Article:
On writing || Never pray for humility, or you may end up here

Never pray for humility. You may end up writing a book.

It is very difficult to think you’re all that when you see some of the nonsense that appears while you write. But even if your ego makes it relatively intact to the end of editing that last draft, never fear, for a whole new agony awaits.

Welcome, ladies and gentlemen to the next step in writing — trying to get someone to read it. Not just any someone, but a special someone. A someone who knows the publishing industry, who can help take that manuscript you’ve been working on for years to the next level.

An agent.

But first you have to convince them they want to read it.

Welcome to the wonderful world of querying.

It started when I sat down to write a letter. I figured that, hey, type up a few sentences, slap my name on it, and hope someone gives me a chance. Then I remembered an ebook on querying I’d bought, and thought I might as well read it for any good tips. That was two months ago.

Oh, query letters. And I thought writing the book was hard.

It starts with research. A lot of research. Research that focuses on a single thing – who to send it to. I have never spent so much time agonizing over who to send a letter to. And you don’t need a few names. You need a lot of names. Most books I read said 50-100 names. Why, may you ask? For when you get rejected! Not if, but when. Because you will get rejected, over and over and over. This is one thing everyone agrees on.

Once you know who you’re going to send it to, it’s time to figure out what to send. In 2-3 short paragraphs, you must convince the agent to give your book a look. No pressure.

But then, finally, the big day comes. You’ve got your query letters. You’ve got the author bio and the synopsis. And you’ve got the first 5/10/25/50 pages, depending on submission guidelines.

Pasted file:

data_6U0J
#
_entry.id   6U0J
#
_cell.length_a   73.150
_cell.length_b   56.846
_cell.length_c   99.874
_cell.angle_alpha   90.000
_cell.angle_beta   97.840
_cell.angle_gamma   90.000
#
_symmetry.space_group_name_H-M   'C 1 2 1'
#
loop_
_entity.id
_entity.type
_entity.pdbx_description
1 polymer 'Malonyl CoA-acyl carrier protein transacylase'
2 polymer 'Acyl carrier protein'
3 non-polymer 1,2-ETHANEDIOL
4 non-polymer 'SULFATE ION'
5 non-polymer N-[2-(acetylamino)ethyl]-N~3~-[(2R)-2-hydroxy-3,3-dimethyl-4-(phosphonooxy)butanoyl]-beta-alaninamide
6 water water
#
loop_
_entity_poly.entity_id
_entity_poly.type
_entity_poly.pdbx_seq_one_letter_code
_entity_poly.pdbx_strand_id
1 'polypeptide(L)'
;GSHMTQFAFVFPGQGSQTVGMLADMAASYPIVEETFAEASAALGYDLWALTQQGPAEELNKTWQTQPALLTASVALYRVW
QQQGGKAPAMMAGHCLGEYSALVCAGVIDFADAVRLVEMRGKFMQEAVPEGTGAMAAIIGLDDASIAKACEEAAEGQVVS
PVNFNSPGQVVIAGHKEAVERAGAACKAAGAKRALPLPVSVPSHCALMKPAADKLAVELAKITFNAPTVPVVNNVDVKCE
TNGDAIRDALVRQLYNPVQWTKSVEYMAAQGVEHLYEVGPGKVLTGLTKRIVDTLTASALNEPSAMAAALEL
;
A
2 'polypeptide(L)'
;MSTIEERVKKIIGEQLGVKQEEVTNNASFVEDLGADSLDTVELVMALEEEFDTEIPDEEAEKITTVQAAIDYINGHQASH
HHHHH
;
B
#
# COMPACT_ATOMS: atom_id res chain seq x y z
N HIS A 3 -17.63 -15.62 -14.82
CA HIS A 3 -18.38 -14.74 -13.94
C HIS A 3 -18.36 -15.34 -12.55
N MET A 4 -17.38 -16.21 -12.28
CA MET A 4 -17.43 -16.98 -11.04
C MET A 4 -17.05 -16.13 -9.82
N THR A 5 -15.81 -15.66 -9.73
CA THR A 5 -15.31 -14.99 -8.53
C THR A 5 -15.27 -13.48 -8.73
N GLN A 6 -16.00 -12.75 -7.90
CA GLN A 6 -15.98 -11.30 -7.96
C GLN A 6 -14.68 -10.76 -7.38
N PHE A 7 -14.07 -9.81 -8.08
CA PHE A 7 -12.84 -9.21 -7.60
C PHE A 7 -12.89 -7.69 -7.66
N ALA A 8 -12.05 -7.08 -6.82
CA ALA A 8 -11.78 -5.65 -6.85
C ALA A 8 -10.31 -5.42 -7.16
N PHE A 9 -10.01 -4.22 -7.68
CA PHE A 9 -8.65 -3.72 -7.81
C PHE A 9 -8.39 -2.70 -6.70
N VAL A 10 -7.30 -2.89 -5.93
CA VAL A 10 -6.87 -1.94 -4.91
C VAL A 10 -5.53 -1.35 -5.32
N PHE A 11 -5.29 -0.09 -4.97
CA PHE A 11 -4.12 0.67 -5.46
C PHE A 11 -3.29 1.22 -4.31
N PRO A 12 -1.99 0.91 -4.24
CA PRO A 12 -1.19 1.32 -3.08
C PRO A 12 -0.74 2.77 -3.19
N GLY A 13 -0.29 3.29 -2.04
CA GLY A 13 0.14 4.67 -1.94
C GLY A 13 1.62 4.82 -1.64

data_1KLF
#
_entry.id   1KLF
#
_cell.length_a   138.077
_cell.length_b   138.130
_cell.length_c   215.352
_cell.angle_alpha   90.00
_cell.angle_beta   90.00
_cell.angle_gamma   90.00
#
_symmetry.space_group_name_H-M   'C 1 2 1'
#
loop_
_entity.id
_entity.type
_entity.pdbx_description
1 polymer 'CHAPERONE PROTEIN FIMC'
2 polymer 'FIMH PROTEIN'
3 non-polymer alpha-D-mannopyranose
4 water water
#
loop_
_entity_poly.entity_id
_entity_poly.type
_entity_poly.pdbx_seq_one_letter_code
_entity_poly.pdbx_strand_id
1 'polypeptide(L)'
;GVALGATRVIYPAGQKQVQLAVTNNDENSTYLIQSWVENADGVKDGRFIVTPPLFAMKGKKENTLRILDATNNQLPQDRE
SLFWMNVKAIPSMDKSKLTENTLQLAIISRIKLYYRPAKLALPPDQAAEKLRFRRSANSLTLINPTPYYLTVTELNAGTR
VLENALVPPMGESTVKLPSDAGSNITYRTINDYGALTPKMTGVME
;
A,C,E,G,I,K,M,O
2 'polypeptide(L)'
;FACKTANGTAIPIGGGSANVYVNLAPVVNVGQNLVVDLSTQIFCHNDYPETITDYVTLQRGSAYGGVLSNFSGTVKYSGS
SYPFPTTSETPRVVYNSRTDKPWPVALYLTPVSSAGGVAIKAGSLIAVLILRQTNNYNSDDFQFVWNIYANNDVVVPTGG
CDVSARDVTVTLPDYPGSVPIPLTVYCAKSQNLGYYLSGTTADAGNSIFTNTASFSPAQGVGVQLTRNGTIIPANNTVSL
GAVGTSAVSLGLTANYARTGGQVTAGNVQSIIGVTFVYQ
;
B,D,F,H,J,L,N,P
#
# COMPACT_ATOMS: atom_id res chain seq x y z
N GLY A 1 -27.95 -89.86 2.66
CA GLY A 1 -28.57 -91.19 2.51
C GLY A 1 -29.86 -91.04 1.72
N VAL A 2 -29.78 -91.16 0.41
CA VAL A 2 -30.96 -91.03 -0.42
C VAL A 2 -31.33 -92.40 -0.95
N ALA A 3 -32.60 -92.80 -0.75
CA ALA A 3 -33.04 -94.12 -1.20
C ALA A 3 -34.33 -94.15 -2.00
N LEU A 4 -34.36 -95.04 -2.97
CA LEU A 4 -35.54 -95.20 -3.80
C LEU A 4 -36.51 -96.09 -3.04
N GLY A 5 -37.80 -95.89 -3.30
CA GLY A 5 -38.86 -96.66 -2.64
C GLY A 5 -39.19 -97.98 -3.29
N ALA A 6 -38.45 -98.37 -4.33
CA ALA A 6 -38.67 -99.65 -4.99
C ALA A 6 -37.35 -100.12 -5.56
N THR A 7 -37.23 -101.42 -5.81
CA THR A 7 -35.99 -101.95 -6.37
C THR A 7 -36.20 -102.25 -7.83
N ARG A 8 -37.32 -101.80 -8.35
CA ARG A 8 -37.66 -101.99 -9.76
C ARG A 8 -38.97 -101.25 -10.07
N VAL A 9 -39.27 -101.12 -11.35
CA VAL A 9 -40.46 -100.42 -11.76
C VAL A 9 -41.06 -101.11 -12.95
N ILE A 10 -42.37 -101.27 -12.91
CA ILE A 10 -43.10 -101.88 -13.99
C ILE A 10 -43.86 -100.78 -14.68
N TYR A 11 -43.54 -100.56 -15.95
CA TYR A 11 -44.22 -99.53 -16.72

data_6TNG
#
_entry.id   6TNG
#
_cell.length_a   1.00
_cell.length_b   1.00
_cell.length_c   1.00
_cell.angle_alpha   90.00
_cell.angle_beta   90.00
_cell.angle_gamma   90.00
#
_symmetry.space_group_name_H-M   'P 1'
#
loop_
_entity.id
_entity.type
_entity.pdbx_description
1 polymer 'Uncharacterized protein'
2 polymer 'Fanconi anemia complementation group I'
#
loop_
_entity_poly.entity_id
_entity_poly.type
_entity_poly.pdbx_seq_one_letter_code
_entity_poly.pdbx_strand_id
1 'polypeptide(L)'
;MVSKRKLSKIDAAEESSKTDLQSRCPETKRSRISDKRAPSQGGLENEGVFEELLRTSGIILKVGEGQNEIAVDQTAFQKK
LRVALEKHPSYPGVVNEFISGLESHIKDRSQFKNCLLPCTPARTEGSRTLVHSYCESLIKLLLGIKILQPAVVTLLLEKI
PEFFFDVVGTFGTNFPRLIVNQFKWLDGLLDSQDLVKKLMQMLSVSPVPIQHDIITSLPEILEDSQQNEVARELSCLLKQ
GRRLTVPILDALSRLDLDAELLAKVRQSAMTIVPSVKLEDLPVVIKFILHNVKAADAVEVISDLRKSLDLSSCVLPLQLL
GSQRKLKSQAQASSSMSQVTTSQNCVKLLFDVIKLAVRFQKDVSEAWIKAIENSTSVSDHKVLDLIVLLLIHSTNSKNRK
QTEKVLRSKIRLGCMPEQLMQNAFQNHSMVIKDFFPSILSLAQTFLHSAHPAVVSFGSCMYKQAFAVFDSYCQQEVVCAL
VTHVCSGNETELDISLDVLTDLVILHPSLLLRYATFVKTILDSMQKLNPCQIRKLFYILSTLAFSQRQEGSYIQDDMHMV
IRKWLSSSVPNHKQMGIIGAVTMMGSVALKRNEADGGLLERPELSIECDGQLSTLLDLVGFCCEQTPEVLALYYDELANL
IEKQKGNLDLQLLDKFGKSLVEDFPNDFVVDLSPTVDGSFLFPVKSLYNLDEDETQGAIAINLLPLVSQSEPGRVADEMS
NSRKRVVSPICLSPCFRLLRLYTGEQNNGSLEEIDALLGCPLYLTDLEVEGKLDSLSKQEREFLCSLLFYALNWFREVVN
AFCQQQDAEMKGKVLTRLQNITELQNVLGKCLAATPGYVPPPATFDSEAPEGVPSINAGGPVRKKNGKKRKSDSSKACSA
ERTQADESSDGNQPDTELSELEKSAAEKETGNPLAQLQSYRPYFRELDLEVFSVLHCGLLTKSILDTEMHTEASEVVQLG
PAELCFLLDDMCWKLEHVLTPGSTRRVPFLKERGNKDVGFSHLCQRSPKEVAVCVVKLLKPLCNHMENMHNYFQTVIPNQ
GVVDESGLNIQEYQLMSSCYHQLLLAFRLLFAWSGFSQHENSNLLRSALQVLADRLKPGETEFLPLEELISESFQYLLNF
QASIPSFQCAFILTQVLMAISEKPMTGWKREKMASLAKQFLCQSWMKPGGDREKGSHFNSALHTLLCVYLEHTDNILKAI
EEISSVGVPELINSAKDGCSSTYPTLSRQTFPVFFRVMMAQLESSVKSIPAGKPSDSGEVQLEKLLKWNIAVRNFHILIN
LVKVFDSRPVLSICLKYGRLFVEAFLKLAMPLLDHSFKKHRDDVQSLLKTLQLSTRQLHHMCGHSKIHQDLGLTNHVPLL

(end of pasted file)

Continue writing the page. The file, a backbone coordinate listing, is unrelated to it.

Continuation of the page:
You begin by sending yourself a test email, where you make sure everything looks right and you’ve not messed up any information (like your blog’s url…yeah…) You send it a couple times, just in case you’re crazy (which at this point you are — if writing the book didn’t make you mad, the querying process surely has.)

Finally, once it’s all in order (as far as you can see), you carefully — oh so carefully — make sure names and email addresses and submission guidelines match…and press send.

Most agencies send a message almost immediately letting you know they’ve received it, and then you enter the next level of querying. Waiting. It will take anywhere from a couple of days to a couple of months to hear whether they want to read more (not if they want to take you on, mind you — that will take even longer. Right now, you’re just trying to get the manuscript into their hands.) And not all agents send rejections letters. This is where you learn that patience is still a virtue, and you have very little of it.

So, this is where I am right now. The first round of queries was sent out over a week. So far two rejections have come in. The next round went out yesterday. More rejections will no doubt show up soon. But there’s hope, too. Hope that someone’s interest will be peaked enough to ask for the full manuscript. Will it happen? God only knows. But through all this, I can only think of one simple word of advice:

Never pray for humility. You may end up writing a book.

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